• 27 Office of Principal Scientific Advisor to GoI Masks for Curbing the Spread of SARS-CoV-2 Coronavirus. Available at: http://bit.ly/DIYMasksCorona. Accessed May 15, 2020
  • 28 Cash R, Patel V. Has COVID-19 Subverted Global Health?. The Lancet 2020; DOI: 10.1016/S0140-6736(20)31089-8.
  • 29 Giesecke J. The Invisible Pandemic. The Lancet 2020; DOI: 10.1016/S0140-6736(20)31035-7.
  • 30 Kluge HHP, Wickramasinghe K, Rippin HL. et al. Prevention and Control of Non-communicable Diseases in the COVID-19 Response. Lancet 2020; DOI: 10.1016/S0140-6736(20)31067-9.
  • 31 MoHFW. Micro Plan for Containing Local Transmission of Coronavirus Disease (COVID-19). Available at: https://ncdc.gov.in/showfile.php?lid=529. Accessed May 15, 2020
  • 32 MoHFW. Revised Guidelines for Home Isolation of Very Mild/pre-symptomatic COVID-19 Cases. Available at: https://www.mohfw.gov.in/pdf/RevisedguidelinesforHomeIsolationofverymildpresympto maticCOVID19cases10May2020.pdf. Accessed May 15, 2020
  • 33 MoHFW. Revised Discharge Policy for COVID-19. Available at: https://www.mohfw.gov.in/pdf/ReviseddischargePolicyforCOVID19.pdf. Accessed May 15, 2020
  • 34 MoHFW. Guidance Document on Appropriate Management of Suspect/Confirmed Cases of COVID19. Available at: https://www.mohfw.gov.in/pdf/GuidanceDocumentonappropriate managementofsuspectconfirmedcases of COVID19. Accessed May 15, 2020

Address for correspondence

Prema Ramachandran
Nutrition Foundation of India
C 13 Qutab Institutional Area, New Delhi 110016
India   

Publication History

Publication Date:
11 June 2020 (online)

© .

Thieme Medical and Scientific Publishers Private Ltd.
A-12, Second Floor, Sector -2, NOIDA -201301, India

  • References

  • 1 WHO. Coronavirus Disease (COVID-2019) Situation Reports. Available at: https://www.who.int/emergencies/diseases/novel-coronavirus-2019/situation-reports. Accessed May 15, 2020
  • 2 MoHFW. Containment Plan for Novel Coronavirus Disease 2019 (COVID 19). Available at: https://ncdc.gov.in/showfile.php?lid=528. Accessed May 15, 2020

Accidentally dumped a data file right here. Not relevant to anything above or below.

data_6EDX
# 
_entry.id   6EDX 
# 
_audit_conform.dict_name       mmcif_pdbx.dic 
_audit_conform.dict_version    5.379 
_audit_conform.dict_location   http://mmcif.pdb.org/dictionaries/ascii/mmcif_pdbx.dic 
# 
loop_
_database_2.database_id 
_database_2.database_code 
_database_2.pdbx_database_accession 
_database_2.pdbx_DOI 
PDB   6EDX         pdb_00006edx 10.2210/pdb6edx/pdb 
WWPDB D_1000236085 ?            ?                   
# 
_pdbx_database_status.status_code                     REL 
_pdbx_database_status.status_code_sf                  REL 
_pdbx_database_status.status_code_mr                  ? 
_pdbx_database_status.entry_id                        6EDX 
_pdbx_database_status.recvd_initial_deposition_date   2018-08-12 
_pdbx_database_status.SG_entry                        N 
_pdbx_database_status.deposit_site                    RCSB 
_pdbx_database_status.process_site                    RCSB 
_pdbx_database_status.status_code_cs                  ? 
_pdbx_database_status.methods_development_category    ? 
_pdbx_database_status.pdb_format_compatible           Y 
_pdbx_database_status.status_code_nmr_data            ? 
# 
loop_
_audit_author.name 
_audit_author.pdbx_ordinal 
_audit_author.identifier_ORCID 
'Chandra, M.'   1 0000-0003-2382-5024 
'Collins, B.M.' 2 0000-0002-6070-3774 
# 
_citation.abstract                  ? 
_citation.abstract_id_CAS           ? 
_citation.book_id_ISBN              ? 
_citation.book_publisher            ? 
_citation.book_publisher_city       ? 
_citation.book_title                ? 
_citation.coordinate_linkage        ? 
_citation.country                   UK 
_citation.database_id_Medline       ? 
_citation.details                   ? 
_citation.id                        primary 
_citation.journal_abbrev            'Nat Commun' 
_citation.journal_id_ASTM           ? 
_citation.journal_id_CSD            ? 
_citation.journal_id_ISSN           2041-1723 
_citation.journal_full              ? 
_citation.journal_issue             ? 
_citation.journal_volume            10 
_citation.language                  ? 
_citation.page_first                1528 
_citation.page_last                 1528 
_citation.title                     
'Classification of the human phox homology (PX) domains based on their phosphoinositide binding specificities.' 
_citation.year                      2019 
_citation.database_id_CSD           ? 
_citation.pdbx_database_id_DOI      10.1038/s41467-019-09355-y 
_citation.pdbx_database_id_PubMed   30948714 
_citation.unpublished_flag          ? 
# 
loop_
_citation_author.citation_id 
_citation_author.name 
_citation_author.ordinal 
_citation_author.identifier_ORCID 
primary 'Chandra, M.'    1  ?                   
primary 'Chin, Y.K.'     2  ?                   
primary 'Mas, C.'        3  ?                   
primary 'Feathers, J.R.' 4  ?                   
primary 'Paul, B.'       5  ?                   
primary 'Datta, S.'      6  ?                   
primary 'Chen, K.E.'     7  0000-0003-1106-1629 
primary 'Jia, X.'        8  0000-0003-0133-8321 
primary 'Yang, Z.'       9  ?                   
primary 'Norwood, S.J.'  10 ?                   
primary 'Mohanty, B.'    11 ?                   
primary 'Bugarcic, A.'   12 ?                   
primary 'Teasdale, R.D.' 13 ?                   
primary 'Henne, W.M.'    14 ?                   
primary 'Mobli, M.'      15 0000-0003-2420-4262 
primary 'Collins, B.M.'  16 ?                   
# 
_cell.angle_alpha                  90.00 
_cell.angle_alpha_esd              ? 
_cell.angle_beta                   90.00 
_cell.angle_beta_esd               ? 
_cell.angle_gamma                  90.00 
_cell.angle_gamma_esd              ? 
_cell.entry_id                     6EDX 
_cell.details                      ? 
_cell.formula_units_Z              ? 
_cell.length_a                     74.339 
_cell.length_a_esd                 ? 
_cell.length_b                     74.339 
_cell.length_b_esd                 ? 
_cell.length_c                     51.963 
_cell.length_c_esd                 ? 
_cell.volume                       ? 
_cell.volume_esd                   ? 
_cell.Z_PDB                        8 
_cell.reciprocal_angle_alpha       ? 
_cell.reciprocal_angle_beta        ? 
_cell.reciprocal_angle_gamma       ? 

• 3 MoHFW. COVID-19 India. Available at: https://www.mohfw.gov.in/.in/covid-19/. Accessed May 15, 2020
  • 4 WHO. International Health Regulations. Available at: https://www.who.int/ihr/publications/9789241580496/en/. Accessed May 15, 2020
  • 5 GOK. Official Kerala COVID-19 Statistics. Available at: https://dashboard.kerala.gov.in/. Accessed May 15, 2020
  • 6 MoHFW. Guidelines for Quarantine Facilities COVID-19. Available at: https://ncdc.gov.in/showfile.php?lid=504. Accessed May 15, 2020
  • 7 MoHFW. Guidelines for home quarantine. Available at: https://www.mohfw.gov.in/pdf/Guidelinesforhomequarantine.pdf. Accessed May 15, 2020
  • 8 MoHFW. Revised Guidelines for Quarantine Facilities COVID-19. Available at: https://ncdc.gov.in/showfile.php?lid=552. Accessed May 15, 2020
  • 9 MoHFW. Additional Guidelines for Quarantine of Returnees from Abroad/Contacts/Isolation of Suspect or Confirmed Cases in Private Facilities. Available at: https://www.mohfw.gov.in/pdf/Additionalguidelinesforquarantineofreturneesfromabroadc ontactsisolationofsuspectorconfirmedcaseinprivatefacilities.pdf. Accessed May 15, 2020
  • 10 MoHFW. COVID-l9: Railway Coaches. Available at: https://www.mohfw.gov.in/pdf/GuidanceDocumentonappropriatemanagementofsuspectconfirmedcasesofCOVID19RailwayCoachesCOVIDCareCenters.pdf. Accessed May 15, 2020
  • 11 MoHFW. Lockdown. Available at: https://www.mohfw.gov.in/pdf/Annexure_MHA.pdf. Accessed May 15, 2020
  • 12 ICMR Revised Strategy of COVID19 Testing in India. Available at: https://www.icmr.gov.in/cteststrat.html. Accessed May 15, 2020
  • 13 ICMR Guidelines for COVID19 Testing in Private Laboratories. Available at: https://www.mohfw.gov.in/pdf/NotificationofICMRguidelines for COVID 19 testinginpriva telaboratoriesi India.pdf. Accessed May 15, 2020
  • 14 ICMR Sentinel Surveillance to Detect Community Transmission of COVID-19. Available at: https://www.icmr.gov.in/cteststrat.htm. Accessed May 15, 2020